In the early 1960s, it seemed every adult male in the little Saskatchewan farming community in which I grew up did at least some hunting. There were maybe a dozen real enthusiasts who always got their deer, even went on hunting trips after antelope, moose, bear and elk. Sometimes they would let a hunting-crazy kid tag along on local deer hunts. Almost to a man these experienced hunters used lever-action rifles. The old guys (i.e., 30 and up) used Savage 99s, mostly in .300 Savage, though I recall at least one .250 Savage.
The younger generation swore by the new Winchester 88 in .308 Win. All the rifles wore scopes, usually 2 1/2X or 4X Weavers. It was years before I saw a scope that wasn't a Weaver.
What made these rifles so popular? Tradition, certainly, but also reliability in temperatures, which ranged from +10 to -40, and speed of fire. The preferred method of hunting ("pushing bush") meant most deer were shot on the run, and the combination of fairly powerful cartridges and last follow-up shots helped correct the occasional bad shot.
The handsome Sako Finnwolf lever action was made for a few years but never became very popular, likely due to its hefty price tag. I've only seen one used in the field. Wish I had one, they sure were pretty.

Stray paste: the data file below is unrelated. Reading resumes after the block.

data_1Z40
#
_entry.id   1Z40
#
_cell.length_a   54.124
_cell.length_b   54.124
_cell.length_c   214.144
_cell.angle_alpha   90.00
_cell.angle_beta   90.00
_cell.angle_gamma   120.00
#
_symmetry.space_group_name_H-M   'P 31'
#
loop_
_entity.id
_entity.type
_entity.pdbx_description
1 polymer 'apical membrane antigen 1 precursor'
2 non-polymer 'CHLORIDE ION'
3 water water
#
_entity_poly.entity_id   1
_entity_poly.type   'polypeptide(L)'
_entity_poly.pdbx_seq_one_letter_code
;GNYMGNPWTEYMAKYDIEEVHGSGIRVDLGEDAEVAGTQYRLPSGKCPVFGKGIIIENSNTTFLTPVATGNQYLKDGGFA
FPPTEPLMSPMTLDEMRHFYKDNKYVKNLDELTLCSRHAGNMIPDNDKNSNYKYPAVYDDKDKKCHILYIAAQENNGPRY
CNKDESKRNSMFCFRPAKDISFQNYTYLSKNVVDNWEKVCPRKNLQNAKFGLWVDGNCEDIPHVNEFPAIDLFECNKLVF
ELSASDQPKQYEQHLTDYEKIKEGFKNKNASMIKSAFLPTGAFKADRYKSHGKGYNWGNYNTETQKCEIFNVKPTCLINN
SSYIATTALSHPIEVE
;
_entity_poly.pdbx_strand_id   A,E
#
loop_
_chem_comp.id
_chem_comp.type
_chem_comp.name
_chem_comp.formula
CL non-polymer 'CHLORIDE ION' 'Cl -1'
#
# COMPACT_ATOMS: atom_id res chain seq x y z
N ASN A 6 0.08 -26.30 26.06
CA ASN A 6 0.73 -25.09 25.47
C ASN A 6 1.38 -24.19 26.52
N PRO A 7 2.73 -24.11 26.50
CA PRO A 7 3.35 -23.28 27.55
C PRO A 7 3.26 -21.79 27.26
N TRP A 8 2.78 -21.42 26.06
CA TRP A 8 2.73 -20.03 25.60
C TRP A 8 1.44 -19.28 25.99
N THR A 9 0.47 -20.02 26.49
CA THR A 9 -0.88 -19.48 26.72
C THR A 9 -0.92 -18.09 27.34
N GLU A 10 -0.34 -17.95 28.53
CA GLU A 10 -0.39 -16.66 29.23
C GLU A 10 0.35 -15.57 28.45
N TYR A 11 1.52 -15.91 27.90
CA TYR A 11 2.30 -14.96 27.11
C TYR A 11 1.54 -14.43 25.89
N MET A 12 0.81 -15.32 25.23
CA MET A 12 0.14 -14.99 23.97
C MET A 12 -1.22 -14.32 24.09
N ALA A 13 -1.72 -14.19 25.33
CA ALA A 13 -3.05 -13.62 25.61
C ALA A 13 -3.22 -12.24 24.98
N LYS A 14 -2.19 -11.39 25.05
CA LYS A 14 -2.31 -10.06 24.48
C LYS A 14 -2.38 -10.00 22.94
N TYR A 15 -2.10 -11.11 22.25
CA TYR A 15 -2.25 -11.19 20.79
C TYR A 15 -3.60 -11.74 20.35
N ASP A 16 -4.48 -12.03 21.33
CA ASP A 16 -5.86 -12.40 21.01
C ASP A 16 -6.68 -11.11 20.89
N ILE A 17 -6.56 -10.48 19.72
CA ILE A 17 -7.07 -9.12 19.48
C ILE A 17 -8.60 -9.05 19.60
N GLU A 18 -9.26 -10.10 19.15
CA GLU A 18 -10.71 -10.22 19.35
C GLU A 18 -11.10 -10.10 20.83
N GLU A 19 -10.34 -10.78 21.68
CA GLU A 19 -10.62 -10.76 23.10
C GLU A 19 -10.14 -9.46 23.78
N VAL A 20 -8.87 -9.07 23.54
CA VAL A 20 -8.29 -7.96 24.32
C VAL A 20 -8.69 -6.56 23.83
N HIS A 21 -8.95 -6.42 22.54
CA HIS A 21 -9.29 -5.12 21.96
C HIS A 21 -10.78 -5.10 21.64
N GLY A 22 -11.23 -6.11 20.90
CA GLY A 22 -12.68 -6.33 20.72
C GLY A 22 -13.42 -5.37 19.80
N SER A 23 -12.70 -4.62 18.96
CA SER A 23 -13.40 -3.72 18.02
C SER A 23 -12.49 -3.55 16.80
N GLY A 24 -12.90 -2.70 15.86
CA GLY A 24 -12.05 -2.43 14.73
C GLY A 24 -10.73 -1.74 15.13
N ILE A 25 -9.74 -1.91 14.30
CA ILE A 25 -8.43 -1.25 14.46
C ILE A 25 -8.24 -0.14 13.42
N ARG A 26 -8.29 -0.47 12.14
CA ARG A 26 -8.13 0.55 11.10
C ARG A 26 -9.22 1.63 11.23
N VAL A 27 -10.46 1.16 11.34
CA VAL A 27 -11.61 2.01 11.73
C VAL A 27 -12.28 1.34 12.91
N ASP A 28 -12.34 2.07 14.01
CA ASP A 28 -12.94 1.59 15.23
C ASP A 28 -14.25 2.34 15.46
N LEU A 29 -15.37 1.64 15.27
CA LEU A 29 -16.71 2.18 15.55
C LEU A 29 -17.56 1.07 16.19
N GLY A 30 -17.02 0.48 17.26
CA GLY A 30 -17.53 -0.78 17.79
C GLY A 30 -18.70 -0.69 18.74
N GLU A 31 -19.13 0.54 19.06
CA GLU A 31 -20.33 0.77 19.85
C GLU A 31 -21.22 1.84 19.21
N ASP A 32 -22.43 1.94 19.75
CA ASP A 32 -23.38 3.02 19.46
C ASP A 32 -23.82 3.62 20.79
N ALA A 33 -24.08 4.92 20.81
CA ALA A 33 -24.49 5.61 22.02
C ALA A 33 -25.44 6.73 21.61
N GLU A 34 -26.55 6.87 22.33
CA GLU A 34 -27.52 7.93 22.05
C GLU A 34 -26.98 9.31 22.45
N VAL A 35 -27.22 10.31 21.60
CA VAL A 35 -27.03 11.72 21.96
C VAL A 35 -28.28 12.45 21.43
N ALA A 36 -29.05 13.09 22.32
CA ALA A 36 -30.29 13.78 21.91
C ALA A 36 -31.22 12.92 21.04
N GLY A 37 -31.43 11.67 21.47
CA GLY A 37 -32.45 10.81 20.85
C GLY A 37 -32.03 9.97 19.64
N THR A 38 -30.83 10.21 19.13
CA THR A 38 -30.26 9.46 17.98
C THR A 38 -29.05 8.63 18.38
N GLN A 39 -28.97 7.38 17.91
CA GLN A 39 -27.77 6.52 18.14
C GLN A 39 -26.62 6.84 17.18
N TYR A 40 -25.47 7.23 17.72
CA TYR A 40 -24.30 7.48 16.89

Lever action rifles chambered for .308-class cartridges mostly didn't survive the swing to magnum cartridges and bolt actions. Hunters became enamored with long-range shooting and forgot the virtues of easy packing, fast-handling rifles. Fortunately there is still one rifle in this class, and it's a good one, the Browning BLR. Judging from the variety of models in the catalog, the number I see on dealer shelves and feedback from dealers, the BLR is doing very well.
I first started reading rumors of the new BLR in the late '60s, but production didn't really get into gear until around 1971 or '72. Original BLRs had a steel receiver and straight-grip stock.
They are slick, handsome and handy rifles. I've never known an owner who didn't like his BLR, and I've seen the neat little rifles in some unlikely places. I recall visiting a small farm bordering the northern Saskatchewan forest where a middle-aged couple scratched out a modest living with a bit of farming, some gardening, hunting, and trapping. Their little cabin had no electricity or running water; most of their possessions were old and worn, but in a place of honor on the wall was a bright, gleaming, lovingly cared for BLR.